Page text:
Retrial of HSE contract case collapses in London
Case centred on claims the directors deliberately lied about winning contract to supply information systems
Timothy Whiston, John Whelan and Patrick Cryne are said to have deliberately included revenue from software contracts with the Irish health system, which had yet to be received, in the published accounts of healthcare provider iSoft, transforming losses into profit.
The retrial of three former directors accused of forging a multi-million euro contract to supply the Health Service Executive (HSE) in order to mislead investors has collapsed.
Timothy Whiston (45), with fellow executives Stephen Graham (49), John Whelan (46), and Barnsley FC owner Patrick Cryne (62), are said to have deliberately included revenue from software contracts with the Irish health system, which had yet to be received, in the published accounts of healthcare provider iSoft, transforming losses into profit.
Mr Whiston, Mr Graham, and Mr Whelan, have been on trial since April at Southwark Crown Court in London accused of making false statements to the markets about their firm. Mr Cryne has been excused from legal proceedings due to ill health.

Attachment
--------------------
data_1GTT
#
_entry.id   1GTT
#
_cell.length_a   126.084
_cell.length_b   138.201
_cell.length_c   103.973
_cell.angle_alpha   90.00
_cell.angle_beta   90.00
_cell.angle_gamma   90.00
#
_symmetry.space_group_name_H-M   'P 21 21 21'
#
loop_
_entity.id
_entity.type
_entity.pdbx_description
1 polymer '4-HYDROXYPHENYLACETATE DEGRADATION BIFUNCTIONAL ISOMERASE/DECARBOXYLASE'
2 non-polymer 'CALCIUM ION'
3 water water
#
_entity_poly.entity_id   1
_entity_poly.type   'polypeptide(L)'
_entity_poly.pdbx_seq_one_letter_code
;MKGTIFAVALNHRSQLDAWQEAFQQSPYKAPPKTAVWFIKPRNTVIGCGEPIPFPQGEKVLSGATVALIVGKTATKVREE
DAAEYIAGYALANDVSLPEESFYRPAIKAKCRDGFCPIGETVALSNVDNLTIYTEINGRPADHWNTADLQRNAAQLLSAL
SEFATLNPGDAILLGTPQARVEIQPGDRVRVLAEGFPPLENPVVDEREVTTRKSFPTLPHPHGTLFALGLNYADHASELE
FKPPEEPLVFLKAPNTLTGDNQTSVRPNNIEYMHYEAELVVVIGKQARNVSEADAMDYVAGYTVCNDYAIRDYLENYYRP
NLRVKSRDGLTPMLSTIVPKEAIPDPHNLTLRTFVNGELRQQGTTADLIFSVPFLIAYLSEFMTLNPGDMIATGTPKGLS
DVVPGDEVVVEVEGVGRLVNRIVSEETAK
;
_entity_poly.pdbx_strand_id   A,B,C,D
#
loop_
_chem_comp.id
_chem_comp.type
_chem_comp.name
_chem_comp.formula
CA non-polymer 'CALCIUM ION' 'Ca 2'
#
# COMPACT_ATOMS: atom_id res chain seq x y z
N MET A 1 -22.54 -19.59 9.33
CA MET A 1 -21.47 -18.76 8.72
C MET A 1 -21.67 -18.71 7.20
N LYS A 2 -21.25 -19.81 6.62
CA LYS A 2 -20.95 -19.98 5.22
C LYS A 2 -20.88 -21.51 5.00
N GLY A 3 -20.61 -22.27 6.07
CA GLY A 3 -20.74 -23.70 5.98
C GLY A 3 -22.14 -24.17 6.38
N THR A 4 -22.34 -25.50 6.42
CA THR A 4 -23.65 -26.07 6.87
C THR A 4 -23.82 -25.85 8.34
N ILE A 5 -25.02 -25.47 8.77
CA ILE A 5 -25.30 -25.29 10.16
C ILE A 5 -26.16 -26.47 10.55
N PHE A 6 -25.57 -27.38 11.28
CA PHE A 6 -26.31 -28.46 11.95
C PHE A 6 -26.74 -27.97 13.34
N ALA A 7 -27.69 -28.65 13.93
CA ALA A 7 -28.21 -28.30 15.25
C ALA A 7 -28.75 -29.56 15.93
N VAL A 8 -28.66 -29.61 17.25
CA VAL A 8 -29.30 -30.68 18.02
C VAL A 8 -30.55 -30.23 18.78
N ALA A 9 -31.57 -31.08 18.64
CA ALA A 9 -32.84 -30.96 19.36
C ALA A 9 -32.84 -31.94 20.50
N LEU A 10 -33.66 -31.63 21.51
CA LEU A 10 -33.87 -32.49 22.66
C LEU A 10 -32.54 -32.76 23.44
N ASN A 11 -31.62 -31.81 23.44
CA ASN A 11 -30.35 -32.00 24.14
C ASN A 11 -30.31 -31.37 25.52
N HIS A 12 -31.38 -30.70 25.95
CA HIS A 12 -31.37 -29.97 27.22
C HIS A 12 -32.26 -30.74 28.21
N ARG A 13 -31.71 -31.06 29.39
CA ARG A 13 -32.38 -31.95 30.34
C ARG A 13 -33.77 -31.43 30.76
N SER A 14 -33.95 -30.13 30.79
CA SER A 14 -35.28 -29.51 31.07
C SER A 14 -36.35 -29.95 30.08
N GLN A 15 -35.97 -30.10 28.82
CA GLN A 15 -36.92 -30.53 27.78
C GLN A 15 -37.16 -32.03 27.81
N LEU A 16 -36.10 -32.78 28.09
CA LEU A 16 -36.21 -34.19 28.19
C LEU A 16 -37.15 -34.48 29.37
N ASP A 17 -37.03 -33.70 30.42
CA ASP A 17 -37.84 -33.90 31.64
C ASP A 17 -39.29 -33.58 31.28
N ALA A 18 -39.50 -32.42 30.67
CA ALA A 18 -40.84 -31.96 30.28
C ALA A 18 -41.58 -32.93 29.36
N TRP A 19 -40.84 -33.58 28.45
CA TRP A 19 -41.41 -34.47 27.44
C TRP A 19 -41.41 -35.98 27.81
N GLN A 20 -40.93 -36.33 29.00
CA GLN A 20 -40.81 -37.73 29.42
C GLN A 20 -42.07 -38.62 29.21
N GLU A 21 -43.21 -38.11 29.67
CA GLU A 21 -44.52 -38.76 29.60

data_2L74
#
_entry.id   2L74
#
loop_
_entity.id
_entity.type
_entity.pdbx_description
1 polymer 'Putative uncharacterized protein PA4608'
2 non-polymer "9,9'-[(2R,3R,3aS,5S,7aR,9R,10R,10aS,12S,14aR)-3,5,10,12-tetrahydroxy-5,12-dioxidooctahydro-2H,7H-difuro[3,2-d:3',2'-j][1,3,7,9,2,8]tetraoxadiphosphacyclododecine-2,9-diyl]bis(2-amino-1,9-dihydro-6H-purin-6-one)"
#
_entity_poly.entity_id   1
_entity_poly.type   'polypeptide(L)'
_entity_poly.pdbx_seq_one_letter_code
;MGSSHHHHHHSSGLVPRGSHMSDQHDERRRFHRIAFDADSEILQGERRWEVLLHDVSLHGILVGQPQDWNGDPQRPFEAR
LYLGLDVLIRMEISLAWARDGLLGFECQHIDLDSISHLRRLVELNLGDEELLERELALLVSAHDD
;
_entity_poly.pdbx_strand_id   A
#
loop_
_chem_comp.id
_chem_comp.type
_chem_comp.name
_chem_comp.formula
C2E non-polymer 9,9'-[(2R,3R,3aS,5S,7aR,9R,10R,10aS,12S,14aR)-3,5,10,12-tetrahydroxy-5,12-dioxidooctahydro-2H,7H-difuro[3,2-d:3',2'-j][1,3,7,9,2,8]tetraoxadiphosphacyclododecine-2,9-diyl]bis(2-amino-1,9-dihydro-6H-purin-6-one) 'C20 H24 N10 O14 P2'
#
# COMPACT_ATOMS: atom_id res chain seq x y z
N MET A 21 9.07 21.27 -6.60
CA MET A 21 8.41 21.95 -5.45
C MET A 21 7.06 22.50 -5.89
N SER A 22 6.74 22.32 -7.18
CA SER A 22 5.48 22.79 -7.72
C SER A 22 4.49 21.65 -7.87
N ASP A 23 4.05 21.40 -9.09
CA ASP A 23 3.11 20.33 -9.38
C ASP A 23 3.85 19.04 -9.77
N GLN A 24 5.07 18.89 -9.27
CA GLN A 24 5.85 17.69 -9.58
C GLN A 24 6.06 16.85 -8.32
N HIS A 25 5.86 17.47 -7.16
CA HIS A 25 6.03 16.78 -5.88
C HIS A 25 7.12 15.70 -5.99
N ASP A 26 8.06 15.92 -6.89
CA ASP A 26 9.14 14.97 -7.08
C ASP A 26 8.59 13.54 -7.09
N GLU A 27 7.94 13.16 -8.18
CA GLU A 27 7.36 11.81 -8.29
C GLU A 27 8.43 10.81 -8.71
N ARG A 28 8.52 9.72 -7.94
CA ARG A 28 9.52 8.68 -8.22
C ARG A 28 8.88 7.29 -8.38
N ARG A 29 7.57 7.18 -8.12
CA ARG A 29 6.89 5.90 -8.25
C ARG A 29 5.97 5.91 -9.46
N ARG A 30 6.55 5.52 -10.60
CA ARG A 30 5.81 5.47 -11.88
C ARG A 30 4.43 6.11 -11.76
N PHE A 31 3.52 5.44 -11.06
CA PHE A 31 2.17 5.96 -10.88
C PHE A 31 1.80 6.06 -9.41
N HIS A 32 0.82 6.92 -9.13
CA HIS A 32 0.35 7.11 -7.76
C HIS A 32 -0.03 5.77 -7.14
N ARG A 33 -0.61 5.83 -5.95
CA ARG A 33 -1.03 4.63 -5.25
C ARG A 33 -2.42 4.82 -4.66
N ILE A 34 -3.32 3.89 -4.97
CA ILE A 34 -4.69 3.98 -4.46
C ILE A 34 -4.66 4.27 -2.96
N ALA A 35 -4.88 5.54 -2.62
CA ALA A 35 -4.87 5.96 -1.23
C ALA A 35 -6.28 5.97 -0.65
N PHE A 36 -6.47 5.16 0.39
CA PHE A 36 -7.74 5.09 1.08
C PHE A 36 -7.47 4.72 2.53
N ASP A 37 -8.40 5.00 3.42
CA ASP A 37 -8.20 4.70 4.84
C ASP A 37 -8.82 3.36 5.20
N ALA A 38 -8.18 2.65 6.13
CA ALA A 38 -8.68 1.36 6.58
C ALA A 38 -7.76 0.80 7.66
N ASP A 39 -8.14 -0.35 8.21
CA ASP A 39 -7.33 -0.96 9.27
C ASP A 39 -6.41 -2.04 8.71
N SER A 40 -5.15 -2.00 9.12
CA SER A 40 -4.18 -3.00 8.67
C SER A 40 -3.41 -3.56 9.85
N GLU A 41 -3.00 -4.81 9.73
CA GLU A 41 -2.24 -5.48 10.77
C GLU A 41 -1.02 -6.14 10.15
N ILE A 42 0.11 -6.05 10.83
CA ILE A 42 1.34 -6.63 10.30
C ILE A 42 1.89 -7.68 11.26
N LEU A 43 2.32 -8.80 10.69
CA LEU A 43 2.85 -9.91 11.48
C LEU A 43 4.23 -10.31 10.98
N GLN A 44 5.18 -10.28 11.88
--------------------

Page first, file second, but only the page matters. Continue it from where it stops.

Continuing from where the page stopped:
The case centres on claims the directors deliberately lied about winning a major contract to supply information systems to Irish Hospital Information Systems in October 2003.
Prosecutors directed by the Financial Conduct Authority say the deal was not actually signed until April 30th, 2005, but the firm deliberately misled the stock market.
All four men deny any wrongdoing and have fiercely contested the claims through the courts for more than 3½ years.
However, the latest three-month trial collapsed after Judge Anthony Leonard QC discharged the jury for reasons which cannot be reported. Prosecutors are currently considering whether to ask for a third trial of the trio and will announce their decision later this month.
The drama comes after more than three years of legal wrangling over alleged wrongdoing at the software firm.
The former directors, including Mr Cryne, stood trial last year, but the jury failed to reach a verdict after a costly 3½-month trial.
The collapse of the retrial comes after months of hearings, just as barristers were preparing to make their closing speeches to the jury.
ISoft, based in Banbury, Oxfordshire, was sold to Australian software firm IBA Health after a takeover in October 2007.
Mr Graham, Knutsford, Cheshire, Mr Whiston, Lymme, Cheshire, and Mr Whelan, Cheadle Hulme, Cheshire, all deny conspiracy to make misleading statements or forecasts, contrary to section 397 (1) (a) and (2) of the Financial Services and Markets Act 2000, and section 1 of the Criminal Law Act 1977.